It is possible to derive T-cell lines and to produce T-cell clones specific to vari-ous β-cell autoantigens (insulin, glutamic acid decarboxylase, or GAD) in healthy individuals. Diabetes does not develop, though such β-cell-specific T cells are likely to have access to β cells. Similarly, double-RIP LCMV transgenic mice (in which large amounts of LCMV glycopro-tein are expressed in β cells and a large proportion of CD8 T cells expressed an LCMV glycoprotein-specific TCR) do not become diabetic unless they are infected with LCMV. This state of ignorance implies that development of diabetes requires that autoreactive T cells be activated to become pathogenic.
T cells differentiate in the thymus where they undergo two successive stages of selection: the first positive, giving rise to the emergence of the TCR repertoire, and the second negative, eliminating high-affinity self-reactive TCR-carrying T cells. In any event, negative selection is not absolute, because autoreactive T cells are found in the periphery. They can then be stimulated by the corresponding autoantigen when it is adequately presented to them in the context of MHC molecules. The hypothesis has recently been put forward that IDDM could result, at least in part, from defective intrathymic negative selection due to either underexpression of intrathymic β-cell autoantigens (perhaps under the control of the AIRE gene) or to partial expression of these autoantigens in the thymus due to alternative splicing. Also, NOD mouse thymocytes show a defect in thymocyte apoptosis, which could reduce the efficacy of negative selection.
There is strong evidence that the diabe-togenic autoimmune response is driven by β-cell autoantigens. (Diabetogenic T cells are rapidly exhausted in the absence of β cells.) The nature of the IDDM tar-get autoantigens remains elusive. Several candidates have been proposed, namely, insulin (or proinsulin), GAD, IA.2, a tyro-sine phosphatase, and IGRP. All four molecules have an exclusive or a prefer-ential β-cell distribution. They induce the production of T cells or autoantibodies in NOD mice or diabetic patients. Insulin was recently proposed as the primary autoantigen.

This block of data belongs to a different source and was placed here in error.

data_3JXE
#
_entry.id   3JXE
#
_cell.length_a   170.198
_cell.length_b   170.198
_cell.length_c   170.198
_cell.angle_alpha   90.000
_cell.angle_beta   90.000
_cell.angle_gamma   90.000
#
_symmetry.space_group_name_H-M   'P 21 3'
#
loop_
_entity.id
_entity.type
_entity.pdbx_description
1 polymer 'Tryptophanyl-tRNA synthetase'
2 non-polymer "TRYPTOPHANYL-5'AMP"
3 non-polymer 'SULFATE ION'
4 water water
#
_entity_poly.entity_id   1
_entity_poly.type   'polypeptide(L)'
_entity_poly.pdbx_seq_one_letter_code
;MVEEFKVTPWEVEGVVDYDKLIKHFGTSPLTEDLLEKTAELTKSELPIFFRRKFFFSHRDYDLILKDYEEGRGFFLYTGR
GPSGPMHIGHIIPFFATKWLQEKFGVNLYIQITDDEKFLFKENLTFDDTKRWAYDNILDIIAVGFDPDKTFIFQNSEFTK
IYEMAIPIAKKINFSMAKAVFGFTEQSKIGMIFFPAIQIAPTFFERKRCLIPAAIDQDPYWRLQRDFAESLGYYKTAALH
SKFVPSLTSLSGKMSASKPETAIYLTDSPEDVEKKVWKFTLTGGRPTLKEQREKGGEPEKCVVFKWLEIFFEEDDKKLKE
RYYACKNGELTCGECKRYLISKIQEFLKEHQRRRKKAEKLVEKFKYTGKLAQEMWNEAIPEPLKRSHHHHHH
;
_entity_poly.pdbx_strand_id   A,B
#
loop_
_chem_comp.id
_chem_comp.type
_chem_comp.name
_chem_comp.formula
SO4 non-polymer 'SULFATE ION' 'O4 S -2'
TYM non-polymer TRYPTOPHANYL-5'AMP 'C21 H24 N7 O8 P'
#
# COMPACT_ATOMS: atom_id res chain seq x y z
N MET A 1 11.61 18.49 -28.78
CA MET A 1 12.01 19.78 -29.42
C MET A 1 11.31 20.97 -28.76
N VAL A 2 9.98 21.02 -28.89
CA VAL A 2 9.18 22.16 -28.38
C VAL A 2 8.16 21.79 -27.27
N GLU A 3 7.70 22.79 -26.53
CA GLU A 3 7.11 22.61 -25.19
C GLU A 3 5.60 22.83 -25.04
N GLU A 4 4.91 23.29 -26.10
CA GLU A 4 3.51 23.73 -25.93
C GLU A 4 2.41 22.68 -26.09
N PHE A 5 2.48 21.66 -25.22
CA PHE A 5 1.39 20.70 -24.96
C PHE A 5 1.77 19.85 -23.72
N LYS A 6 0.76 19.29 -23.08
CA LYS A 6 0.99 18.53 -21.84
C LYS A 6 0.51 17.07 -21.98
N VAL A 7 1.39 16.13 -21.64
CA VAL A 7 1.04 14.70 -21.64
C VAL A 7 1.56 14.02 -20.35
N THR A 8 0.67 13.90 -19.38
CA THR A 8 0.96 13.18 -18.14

Strong experimental evidence in the NOD mouse indicates that regulatory T cells slow down disease progression. Diabetes onset is accelerated by thymectomy performed at weaning (three weeks of age) or by high doses of cyclophosphamide, which selec-tively destroys regulatory T cells. Disease transfer by diabetogenic T cells derived from overtly diabetic mice into predia-betic syngeneic recipients only operates when the recipient is immunoincompetent (neonate, NOD-SCID). The protective role of such regulatory T cells is demonstrated by the capacity of purified CD4+ T cells to inhibit diabetes transfer when they are co-injected with T cells from diabetic mice into NOD-SCID or irradiated NOD recipients. This model has allowed the phenotyping of the regulatory T cells, which are either CD4+, CD25+, or CD4+, CD25−, CD62L+ (CD62L is l-selectin). It has also allowed the demonstration of their dependency on TGF-β (but not on IL-4 or IL-10).
The question remains to determine whether regulatory T-cell function declines at the time of diabetes onset or whether it is overridden by a burst of effector cells. Another possibility is that effector cells resist regulation. There is experimental evidence in favor of each of these three hypotheses, which are not mutually exclusive.